Projected debt service to China vs Other creditors

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China is one of Zimbabwe’s largest investors and creditors, despite the large arrears holding by the Zimbabwean government to other creditors, but also because other creditors will not lend to Zimbabwe. Zimbabwe has taken around US$3.0 billion of loans from China between 2000-2018 based on the data from China Africa Research Initiative, mainly focusing on transport, power and agriculture sector.  For example, Zimbabwe took a US$153 million loan to construct its main airport, Robert Mugabe International Airport in 2018. In 2017, Zimbabwe took a further US$998 million loan to expand Hwange Coal Power Station.

China Debt : GDP Ratio (%)

External Debt Stock to China vs. Other Countries (USD millions)

The IMF classifies Zimbabwe as “in debt distress” due to public and total debt and large external arrears, while the Jubilee campaign forecasts the country “in debt crisis”.

However, Zimbabwe needs significant infrastructure finance to meet outstanding basic needs of the population and to cut poverty. Access to, electricity and internet are particular challenges, which are unlikely to be met through domestic government revenues or other domestic means.

External Debt

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Acknowledgements:

WRITERS   Joe Peissel and Yike Fu   GRAPHIC DESIGNER  Kayode Animashaun
and The Development Reimagined Team

Statement on use of data:

This debt guide uses a compilation of data from the IMF World Economic Outlook, the World Bank, the AfDB, Trading Economics, Jubilee Debt Campaign, China Africa Research Initiative for Chinese loans, Christoph Trebesch et al. for China Debt Stock Database, DR’s dataset for debt cancellation and COVID spending, as well as the data from countries’ government websites (if applicable).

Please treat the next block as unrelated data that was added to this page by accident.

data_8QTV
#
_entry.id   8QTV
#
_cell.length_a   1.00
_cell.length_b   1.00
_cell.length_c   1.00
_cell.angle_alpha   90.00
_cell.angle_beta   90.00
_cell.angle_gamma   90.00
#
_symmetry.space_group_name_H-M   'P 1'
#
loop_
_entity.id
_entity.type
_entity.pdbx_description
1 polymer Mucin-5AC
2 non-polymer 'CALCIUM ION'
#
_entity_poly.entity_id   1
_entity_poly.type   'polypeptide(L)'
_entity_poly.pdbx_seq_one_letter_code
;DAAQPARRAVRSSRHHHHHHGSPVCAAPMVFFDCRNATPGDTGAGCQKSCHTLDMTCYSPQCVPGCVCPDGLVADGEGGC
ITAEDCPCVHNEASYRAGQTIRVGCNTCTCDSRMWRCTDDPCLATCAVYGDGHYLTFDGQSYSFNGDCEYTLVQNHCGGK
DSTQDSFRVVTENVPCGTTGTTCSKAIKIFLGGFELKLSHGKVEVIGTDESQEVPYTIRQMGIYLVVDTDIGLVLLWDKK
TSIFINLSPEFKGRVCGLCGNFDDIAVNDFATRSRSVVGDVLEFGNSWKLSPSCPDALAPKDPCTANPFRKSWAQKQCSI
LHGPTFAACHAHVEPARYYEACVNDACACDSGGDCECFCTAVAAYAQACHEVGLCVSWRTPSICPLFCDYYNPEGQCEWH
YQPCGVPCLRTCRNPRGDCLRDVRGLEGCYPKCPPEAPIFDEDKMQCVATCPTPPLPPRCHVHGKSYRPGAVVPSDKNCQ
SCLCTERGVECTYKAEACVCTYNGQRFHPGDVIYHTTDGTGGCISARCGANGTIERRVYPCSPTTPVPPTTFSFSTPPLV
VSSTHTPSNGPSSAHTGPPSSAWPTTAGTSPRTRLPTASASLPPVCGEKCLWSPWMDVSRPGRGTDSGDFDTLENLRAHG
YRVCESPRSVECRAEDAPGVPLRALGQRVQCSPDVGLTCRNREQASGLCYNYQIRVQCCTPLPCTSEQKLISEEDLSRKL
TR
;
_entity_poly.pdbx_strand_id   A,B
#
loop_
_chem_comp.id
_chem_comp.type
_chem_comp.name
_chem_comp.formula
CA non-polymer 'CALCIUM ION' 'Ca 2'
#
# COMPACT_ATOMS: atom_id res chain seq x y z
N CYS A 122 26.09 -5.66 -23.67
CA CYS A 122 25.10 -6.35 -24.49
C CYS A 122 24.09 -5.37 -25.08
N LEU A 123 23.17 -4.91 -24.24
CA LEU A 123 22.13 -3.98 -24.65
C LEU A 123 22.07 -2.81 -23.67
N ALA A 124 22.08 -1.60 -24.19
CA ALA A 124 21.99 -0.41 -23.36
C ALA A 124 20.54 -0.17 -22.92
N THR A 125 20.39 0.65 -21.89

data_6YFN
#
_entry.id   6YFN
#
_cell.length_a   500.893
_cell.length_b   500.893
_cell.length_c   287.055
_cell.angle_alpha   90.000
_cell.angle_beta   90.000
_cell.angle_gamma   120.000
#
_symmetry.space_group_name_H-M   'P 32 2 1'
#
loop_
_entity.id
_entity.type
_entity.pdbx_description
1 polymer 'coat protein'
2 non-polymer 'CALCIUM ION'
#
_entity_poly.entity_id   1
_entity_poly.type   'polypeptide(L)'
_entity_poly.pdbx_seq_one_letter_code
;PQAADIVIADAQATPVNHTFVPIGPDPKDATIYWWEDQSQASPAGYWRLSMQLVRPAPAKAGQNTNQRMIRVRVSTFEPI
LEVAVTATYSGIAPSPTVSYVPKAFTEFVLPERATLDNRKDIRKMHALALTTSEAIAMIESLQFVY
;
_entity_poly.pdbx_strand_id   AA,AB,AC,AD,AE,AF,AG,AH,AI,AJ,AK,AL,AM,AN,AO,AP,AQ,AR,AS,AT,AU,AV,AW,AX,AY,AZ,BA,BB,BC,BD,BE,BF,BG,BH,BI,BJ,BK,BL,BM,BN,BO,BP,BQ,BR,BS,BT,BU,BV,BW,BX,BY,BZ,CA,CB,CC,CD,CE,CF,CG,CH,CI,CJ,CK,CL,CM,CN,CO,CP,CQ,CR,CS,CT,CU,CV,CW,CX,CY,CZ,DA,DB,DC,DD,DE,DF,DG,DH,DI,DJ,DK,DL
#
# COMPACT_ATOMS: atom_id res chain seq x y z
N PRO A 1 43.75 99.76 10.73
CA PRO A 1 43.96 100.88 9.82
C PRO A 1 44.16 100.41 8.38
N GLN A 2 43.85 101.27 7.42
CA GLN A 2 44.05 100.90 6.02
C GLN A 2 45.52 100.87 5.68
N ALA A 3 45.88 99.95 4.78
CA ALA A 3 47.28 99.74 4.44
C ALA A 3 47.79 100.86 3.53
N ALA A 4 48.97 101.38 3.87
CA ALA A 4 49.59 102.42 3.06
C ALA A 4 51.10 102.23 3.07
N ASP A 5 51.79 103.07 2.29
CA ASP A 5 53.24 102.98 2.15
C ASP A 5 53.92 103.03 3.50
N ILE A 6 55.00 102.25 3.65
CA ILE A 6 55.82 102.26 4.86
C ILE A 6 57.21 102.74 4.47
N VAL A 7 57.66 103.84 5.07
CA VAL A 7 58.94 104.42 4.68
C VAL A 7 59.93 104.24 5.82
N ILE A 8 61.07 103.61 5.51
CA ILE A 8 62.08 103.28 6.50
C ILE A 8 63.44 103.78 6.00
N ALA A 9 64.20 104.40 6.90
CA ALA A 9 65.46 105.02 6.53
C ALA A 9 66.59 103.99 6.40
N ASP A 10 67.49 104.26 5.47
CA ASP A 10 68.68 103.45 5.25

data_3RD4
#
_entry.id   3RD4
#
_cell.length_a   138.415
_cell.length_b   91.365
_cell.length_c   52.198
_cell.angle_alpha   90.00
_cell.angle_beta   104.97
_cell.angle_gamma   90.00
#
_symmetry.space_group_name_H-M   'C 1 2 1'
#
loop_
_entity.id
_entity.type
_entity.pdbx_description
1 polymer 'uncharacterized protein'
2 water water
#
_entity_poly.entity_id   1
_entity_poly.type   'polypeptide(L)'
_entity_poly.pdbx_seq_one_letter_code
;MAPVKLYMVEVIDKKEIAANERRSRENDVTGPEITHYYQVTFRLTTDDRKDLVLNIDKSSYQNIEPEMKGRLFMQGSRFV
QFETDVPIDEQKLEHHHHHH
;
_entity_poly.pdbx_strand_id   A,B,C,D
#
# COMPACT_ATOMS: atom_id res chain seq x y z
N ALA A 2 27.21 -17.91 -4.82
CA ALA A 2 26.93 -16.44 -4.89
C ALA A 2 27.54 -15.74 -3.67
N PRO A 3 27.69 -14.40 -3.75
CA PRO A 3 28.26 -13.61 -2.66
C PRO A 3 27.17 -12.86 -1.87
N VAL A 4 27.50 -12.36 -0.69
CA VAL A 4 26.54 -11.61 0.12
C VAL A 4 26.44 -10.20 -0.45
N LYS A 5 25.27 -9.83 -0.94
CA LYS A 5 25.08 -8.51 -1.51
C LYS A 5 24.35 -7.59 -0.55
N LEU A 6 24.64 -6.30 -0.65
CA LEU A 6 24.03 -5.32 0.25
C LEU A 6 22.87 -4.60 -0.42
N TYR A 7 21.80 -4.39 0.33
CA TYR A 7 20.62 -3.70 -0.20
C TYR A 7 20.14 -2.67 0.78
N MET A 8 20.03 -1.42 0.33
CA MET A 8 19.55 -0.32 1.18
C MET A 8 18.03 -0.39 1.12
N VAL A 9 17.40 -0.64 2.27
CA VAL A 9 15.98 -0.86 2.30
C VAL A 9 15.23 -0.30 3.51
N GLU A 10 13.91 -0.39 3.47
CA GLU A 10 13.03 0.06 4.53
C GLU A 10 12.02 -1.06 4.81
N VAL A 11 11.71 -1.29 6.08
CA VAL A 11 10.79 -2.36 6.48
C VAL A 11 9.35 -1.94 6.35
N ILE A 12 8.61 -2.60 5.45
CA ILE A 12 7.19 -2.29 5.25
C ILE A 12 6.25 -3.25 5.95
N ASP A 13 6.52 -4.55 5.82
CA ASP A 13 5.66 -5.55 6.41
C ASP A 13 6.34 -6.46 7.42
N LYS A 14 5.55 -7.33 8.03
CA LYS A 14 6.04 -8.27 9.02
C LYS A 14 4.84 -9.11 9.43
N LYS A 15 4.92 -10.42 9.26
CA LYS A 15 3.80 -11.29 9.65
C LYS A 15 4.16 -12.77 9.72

Plan

Health and Well being choices

55%

Listening Music

47%

Reading

36%

Gardening

25%

Sleeping

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60%

Watching Tv

19%

Meditation

Protect

People are doing to support their fitness

During the month of January, health and fitness is top of mind for people setting resolutions for a healthy new year. Google searches for fitness peak at the beginning of the year and according to data from the International Health, Racquet, and Sportsclub Association (IHRSA), 10.8 percent of all health club members join their gyms in January.

38 %

Home Workout

9 %

Buy Equipment

7 %

Fitness App
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Work

People plan to do at work when
restictions are lifted

40%

Avoid Handshackes and Hug

31%

Limited time spent in mettings

29%

Plan to work more from home

29%

Limite time in public places

33%

Limit visite to supermarket

30%

Do more Online Shopping

Cases

Covid-19 Cases

It is a long established fact that a reader will be distracted by the readable content of a page when looking at its layout.

COVID-19

Month on Month

Global Corona virus Impact and Implications

COVID-19 cases crossed the 15-million mark globally this week, with South Africa replacing Peru among the top five worst affected countries.

  • US
  • Brazil
  • India
  • Russia
  • South Africa
  • Peru
Health

Countries Spend On Their Health Systems

Asia

Africa

America

Europe